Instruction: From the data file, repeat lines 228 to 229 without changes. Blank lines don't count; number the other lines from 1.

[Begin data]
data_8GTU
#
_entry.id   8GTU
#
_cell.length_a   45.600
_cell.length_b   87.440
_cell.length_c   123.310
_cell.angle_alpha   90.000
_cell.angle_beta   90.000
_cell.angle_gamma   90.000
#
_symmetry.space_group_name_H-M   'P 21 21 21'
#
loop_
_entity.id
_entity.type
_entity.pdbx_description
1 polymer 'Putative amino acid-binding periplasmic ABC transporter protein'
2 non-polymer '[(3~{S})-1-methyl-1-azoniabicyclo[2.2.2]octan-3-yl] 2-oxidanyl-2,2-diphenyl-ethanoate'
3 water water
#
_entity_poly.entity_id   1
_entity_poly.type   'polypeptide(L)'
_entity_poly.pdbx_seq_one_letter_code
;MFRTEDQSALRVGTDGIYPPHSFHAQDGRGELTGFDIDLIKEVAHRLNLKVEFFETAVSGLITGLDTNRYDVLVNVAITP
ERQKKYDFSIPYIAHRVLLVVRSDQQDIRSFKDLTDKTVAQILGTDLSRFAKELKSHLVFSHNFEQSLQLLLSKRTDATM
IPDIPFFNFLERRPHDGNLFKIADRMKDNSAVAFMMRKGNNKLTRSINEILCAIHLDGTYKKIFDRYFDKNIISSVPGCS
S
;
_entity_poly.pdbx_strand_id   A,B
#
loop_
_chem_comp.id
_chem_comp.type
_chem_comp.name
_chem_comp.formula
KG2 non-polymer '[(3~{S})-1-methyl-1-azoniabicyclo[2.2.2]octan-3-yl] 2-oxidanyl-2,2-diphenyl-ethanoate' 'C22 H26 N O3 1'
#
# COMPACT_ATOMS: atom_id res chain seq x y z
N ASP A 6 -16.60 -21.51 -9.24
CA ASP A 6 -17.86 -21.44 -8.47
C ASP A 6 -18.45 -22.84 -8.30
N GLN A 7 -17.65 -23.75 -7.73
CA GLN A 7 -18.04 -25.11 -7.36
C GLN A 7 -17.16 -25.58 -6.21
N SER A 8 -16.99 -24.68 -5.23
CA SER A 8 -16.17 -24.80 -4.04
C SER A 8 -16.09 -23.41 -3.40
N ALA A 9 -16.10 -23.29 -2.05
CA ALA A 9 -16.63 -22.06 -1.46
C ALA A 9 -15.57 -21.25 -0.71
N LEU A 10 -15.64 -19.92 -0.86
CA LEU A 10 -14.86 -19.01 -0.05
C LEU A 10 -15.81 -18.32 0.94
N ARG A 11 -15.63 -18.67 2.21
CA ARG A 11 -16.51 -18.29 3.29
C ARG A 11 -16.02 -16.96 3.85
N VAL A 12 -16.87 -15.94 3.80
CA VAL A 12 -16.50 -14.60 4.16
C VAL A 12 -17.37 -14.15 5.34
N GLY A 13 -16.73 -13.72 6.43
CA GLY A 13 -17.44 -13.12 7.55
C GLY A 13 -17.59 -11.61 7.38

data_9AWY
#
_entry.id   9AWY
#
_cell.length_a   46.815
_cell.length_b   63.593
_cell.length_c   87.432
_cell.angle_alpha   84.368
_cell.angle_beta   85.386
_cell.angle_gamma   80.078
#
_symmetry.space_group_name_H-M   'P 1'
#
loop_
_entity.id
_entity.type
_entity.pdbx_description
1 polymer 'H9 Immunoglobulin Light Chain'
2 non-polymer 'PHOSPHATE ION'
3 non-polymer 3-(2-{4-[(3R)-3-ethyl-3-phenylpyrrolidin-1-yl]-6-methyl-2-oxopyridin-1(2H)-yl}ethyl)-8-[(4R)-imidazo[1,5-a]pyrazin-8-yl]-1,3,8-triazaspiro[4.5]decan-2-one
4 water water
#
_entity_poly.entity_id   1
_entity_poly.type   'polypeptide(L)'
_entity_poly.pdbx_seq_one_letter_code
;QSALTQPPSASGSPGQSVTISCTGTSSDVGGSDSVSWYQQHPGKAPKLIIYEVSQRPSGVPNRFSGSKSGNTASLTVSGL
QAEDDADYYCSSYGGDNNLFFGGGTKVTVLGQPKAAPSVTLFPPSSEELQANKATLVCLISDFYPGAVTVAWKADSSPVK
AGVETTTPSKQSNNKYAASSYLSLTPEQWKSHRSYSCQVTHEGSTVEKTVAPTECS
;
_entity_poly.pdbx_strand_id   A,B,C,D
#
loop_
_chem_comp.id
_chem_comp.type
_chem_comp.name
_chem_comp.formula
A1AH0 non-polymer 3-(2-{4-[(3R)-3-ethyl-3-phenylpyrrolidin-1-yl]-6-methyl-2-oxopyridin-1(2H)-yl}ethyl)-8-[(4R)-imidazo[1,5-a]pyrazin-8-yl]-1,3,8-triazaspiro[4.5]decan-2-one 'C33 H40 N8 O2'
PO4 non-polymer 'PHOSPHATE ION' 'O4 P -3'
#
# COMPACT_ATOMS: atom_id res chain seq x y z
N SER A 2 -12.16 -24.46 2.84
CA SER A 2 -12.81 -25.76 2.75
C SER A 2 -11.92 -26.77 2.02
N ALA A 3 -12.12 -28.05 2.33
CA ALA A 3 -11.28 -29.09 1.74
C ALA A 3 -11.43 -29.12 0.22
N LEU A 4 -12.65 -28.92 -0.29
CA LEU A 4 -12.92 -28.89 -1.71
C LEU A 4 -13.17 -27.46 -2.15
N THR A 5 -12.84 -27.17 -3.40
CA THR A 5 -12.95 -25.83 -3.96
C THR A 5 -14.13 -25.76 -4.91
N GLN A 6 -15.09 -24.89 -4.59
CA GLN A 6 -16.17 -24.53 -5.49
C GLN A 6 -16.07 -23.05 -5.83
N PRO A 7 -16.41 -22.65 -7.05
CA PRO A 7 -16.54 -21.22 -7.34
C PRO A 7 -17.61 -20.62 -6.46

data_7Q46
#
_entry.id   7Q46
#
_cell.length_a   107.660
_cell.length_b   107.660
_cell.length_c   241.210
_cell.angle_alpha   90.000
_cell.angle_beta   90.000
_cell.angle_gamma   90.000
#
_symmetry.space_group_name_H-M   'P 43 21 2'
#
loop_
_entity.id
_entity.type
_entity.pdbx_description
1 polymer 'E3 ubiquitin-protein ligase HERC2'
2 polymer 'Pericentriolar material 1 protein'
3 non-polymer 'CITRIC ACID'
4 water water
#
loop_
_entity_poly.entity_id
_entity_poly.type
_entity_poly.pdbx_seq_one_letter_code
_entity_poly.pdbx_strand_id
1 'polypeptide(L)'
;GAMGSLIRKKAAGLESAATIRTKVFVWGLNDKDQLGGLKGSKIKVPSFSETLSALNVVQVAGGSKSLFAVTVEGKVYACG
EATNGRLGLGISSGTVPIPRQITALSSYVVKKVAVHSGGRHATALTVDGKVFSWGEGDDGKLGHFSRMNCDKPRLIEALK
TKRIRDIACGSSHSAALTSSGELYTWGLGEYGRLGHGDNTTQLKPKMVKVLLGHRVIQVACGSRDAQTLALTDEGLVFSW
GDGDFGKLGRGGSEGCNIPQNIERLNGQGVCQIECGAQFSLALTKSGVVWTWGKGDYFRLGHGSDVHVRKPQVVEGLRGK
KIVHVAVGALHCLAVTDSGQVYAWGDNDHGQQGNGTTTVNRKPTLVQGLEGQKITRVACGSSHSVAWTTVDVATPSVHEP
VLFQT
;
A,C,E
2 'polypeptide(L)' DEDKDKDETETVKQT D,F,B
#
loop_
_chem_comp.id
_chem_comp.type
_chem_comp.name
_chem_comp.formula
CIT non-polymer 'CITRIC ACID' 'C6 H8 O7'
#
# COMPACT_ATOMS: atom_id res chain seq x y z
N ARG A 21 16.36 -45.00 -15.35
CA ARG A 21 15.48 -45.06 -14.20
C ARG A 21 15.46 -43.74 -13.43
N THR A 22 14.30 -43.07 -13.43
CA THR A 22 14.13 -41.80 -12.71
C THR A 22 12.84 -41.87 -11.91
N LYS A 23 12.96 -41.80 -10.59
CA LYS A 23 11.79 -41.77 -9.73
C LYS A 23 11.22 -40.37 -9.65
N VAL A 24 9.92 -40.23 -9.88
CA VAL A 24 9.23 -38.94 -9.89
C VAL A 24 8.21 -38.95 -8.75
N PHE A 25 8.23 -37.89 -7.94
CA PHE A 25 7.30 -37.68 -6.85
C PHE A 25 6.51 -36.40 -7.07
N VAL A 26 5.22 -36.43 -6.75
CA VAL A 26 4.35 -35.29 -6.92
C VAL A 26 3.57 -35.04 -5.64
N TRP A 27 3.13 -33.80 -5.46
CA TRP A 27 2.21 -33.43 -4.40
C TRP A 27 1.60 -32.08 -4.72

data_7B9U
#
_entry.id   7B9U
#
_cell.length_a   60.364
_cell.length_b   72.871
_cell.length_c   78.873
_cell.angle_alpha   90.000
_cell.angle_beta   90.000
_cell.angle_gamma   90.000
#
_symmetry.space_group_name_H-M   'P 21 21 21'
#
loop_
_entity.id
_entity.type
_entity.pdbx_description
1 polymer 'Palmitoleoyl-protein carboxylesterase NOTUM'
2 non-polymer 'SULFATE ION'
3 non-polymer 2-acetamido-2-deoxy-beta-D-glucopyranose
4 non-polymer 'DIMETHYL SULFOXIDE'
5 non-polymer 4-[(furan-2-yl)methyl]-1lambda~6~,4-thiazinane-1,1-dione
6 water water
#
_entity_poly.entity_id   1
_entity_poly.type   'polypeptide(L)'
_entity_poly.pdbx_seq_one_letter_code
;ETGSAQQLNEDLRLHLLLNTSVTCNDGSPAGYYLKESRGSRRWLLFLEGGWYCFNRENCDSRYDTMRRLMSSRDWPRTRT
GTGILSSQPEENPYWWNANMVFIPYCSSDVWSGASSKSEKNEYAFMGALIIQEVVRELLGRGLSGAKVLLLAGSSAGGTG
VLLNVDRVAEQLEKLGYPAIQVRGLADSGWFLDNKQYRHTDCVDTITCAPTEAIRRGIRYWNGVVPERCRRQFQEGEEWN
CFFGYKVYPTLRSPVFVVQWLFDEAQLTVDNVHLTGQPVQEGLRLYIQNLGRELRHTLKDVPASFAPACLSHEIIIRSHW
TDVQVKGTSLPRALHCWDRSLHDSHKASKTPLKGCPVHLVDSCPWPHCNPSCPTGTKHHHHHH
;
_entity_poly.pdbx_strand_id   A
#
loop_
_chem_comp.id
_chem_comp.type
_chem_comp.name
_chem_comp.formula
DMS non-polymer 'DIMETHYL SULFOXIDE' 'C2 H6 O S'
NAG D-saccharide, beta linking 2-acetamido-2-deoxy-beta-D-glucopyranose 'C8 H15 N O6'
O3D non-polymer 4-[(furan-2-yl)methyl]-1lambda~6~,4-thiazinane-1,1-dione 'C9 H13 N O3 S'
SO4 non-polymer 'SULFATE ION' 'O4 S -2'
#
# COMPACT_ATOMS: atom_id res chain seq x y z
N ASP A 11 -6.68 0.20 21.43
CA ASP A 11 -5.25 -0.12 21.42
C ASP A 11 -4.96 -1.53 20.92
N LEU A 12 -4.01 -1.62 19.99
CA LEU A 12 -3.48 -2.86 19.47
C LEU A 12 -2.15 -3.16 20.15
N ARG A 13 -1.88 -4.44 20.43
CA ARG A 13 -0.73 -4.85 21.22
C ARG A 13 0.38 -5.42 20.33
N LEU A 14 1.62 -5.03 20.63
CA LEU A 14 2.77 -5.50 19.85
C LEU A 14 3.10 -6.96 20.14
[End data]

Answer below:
_chem_comp.formula
DMS non-polymer 'DIMETHYL SULFOXIDE' 'C2 H6 O S'